By K C Pawling, Road Safety and Loss Prevention Specialist

I’ve recently read a couple of articles about machinery-related fatalities. The first article addressed an accident that occurred when a second rider was on an industrial forklift. The second rider was thrown from the side of the machine where he was riding and died after being run over by the forklift. The second article discussed the recent findings of the MSHA (Mine Safety and Health Administration) that machinery-related fatalities have shown an upward trend in 2022.

Both articles mentioned lack of operator training as a possible cause of machinery-related fatalities. One article referred to an inability to find any documented training completed by the operator involved. If I have conducted any training in your county, you have heard me stress, “if it isn’t documented it didn’t happen.” So now I ask (for some of you, again), are you documenting the training of your employees?

When we talk about training, I am not referring to showing a new operator the controls of the machine necessary to make it move. This is what I would consider orientation, not operation training. Orientation is important because all operators need to understand the machine and all the components that make it function, but they also need to know where the oil dipstick is. This is important from not only an operational standpoint but also for loss prevention. We do NOT want to use the “figure it out” approach that we sometimes hear about in road departments.

Now when we speak of training for the safe and effective operation of a machine, this includes orientation of the machine but also some “seat time.” You should have an experienced operator, one with verified and documented hours of machine operation, providing the training. Your employee trainer should focus on the basic operation of the machine, with some practice in the county yard if possible. This will give the trainee the opportunity to acquire some “seat time.” With the “seat time” they will relax and be more open to any coaching that the more experienced operator will give. Start simple—speed and efficiency will come later. You really need to focus on safe machine operation.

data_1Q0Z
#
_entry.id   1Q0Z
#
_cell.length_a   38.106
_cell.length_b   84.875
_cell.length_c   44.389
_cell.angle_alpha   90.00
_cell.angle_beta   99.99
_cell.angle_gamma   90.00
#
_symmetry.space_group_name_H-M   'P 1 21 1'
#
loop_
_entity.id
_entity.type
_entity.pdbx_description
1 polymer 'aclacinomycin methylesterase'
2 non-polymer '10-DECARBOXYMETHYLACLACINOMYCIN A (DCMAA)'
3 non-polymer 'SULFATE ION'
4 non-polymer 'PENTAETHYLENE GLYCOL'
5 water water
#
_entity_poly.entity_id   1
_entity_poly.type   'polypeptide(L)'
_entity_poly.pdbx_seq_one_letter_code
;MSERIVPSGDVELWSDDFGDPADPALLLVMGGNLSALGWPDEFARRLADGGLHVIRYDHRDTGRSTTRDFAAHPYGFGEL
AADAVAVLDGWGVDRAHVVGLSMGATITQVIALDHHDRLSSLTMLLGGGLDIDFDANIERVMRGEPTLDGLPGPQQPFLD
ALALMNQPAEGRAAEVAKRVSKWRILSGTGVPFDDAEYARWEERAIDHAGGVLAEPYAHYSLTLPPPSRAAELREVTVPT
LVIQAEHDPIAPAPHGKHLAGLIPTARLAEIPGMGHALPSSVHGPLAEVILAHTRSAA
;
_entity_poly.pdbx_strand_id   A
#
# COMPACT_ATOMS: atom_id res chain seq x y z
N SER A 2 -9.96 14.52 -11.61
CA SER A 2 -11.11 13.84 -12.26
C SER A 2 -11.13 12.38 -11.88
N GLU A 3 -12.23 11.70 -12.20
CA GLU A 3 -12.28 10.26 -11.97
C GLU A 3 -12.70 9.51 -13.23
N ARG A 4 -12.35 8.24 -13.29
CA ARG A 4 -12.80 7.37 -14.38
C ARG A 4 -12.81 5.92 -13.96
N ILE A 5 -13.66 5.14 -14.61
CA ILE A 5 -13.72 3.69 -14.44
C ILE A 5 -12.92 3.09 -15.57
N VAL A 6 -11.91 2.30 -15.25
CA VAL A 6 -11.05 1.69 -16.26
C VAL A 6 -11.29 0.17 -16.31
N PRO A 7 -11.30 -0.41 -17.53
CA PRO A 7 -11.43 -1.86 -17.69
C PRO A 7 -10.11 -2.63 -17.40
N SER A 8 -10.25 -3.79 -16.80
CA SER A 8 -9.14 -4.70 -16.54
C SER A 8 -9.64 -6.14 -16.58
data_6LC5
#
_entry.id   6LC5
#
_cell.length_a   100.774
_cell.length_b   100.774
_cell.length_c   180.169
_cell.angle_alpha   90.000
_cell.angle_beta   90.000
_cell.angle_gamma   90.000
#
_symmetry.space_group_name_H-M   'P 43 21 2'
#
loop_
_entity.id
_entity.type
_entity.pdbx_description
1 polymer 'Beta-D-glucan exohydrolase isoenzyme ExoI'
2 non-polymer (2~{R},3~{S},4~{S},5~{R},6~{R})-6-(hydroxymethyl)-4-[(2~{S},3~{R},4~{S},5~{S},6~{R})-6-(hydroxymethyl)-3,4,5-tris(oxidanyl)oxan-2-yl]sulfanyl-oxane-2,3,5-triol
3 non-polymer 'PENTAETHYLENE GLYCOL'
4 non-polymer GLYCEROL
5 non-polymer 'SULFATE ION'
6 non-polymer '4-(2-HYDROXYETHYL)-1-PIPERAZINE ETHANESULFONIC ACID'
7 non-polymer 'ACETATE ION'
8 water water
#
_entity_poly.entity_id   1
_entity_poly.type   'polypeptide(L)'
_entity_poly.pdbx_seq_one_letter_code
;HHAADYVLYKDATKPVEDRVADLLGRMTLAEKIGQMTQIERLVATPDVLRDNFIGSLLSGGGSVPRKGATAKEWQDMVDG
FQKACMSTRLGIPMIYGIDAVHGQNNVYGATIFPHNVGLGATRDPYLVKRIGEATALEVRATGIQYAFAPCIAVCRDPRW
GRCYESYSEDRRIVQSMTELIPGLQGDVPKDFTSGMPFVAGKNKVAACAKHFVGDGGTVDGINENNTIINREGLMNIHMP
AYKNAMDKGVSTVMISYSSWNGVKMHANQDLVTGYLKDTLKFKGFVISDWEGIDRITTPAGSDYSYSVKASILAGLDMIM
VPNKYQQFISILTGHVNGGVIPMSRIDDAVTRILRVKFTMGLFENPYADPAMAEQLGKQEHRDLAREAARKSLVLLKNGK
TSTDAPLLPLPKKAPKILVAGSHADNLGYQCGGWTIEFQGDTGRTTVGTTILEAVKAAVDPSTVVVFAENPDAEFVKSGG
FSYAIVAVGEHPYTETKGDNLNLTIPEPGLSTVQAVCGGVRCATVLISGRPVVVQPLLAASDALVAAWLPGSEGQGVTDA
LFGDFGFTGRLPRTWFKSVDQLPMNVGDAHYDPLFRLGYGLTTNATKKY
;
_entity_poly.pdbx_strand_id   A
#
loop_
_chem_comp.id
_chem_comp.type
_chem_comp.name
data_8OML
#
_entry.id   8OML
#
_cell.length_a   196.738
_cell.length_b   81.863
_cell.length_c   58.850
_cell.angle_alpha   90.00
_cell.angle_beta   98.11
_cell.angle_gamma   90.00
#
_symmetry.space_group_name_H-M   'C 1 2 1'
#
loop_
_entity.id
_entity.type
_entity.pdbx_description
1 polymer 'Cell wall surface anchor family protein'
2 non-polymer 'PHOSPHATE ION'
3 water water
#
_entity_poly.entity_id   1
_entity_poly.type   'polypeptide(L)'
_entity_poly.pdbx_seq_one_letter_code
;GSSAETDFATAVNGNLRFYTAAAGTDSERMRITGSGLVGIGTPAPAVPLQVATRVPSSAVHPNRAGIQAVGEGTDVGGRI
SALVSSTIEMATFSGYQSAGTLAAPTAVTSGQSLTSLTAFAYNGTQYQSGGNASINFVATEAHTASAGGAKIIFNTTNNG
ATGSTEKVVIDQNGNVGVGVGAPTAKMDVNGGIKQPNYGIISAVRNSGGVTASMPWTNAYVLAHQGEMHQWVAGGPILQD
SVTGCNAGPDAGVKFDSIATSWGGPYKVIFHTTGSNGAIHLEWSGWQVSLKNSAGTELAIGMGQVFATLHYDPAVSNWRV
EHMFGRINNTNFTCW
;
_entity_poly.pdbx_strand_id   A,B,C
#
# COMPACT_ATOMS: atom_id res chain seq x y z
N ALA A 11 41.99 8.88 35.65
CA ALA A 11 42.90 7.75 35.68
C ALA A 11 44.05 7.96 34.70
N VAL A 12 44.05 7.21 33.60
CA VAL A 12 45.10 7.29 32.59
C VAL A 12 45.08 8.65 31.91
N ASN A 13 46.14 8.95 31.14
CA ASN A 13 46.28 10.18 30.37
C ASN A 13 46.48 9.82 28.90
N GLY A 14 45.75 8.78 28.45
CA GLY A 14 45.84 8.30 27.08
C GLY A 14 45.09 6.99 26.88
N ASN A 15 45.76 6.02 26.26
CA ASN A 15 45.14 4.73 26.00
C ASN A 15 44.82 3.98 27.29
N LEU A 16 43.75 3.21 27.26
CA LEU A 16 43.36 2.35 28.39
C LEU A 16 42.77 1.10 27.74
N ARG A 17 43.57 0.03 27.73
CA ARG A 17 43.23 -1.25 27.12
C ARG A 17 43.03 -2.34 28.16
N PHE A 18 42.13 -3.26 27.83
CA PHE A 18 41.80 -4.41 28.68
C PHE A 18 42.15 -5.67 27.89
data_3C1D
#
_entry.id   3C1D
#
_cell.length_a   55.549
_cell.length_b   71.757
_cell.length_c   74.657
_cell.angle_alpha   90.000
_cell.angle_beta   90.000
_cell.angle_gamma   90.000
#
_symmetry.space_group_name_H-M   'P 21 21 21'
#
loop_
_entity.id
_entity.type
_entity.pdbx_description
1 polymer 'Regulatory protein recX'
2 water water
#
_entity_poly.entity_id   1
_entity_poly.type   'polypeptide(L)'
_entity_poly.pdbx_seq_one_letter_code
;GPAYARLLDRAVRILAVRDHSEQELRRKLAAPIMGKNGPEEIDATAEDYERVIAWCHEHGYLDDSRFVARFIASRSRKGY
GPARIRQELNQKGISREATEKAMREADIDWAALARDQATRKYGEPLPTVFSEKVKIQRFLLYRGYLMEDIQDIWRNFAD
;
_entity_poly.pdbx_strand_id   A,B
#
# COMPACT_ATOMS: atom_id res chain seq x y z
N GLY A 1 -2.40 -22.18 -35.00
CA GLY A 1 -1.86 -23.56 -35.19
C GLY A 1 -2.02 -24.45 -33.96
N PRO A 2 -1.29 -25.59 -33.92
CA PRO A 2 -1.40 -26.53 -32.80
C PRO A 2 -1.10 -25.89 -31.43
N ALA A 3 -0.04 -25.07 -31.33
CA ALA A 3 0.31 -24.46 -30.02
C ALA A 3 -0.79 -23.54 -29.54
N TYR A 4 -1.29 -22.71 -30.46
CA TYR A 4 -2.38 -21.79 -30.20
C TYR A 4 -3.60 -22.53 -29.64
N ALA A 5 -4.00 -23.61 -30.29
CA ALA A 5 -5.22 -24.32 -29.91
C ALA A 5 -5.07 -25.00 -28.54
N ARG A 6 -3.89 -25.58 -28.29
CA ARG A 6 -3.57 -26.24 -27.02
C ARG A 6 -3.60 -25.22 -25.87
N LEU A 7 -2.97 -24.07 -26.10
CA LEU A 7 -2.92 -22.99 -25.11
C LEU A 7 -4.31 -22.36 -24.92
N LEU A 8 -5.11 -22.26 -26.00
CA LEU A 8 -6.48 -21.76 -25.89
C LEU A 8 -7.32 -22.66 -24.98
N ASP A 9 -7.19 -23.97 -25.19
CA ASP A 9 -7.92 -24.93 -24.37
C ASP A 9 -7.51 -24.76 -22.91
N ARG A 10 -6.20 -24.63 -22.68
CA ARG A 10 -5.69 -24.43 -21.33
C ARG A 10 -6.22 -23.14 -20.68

I would also like to point out that you should not be using any machine in a manner different than how it was intended to be used. This was also noted as a cause of the machine-related fatality described in the article that I referenced earlier. The piece of equipment was not being operated as outlined by the manufacturer. You can find the proper use of the machine in the operator’s manual provided by your equipment dealer.

It is not a difficult task to document operator training. One suggestion is to create a simple Word document recording the name of the operator, date, and type of training that has been provided. It is also good to document how much time was devoted to the training. Along with your employee’s daily log of road department activities, this documentation would show the total amount of time that an employee has spent operating a particular piece of equipment, which can be useful evidence when and if a claim arises. The training documentation should be kept in an employee’s file, along with the employee’s profile. Ideally, your employee documentation is updated continuously and checked for completeness at least annually.

When I speak to the loss prevention side of the business, I am speaking two-fold. Hopefully we are helping to avert any employee-related loss, which could be an injury or even a loss of life. Also, there are possible losses related to any machine damage and downtime. If a situation arises where we need to prove training and equipment experience, we want to have that information recorded and in the employee’s personnel file.

I understand that some of you are saying to yourselves, “ah geez this is just more paperwork to do,” and I understand your feelings. At the end of the day, though, it is up to you as managers AND employees to make sure all operators are doing their jobs safely and responsibly. No one can do this for you! Take the time necessary to do the training and create the documentation to show it is completed. Let’s make sure we all make it home every night.

If you have any questions or concerns, let me know, I am here to help. I can be reached at or 402-310-4417, call or text.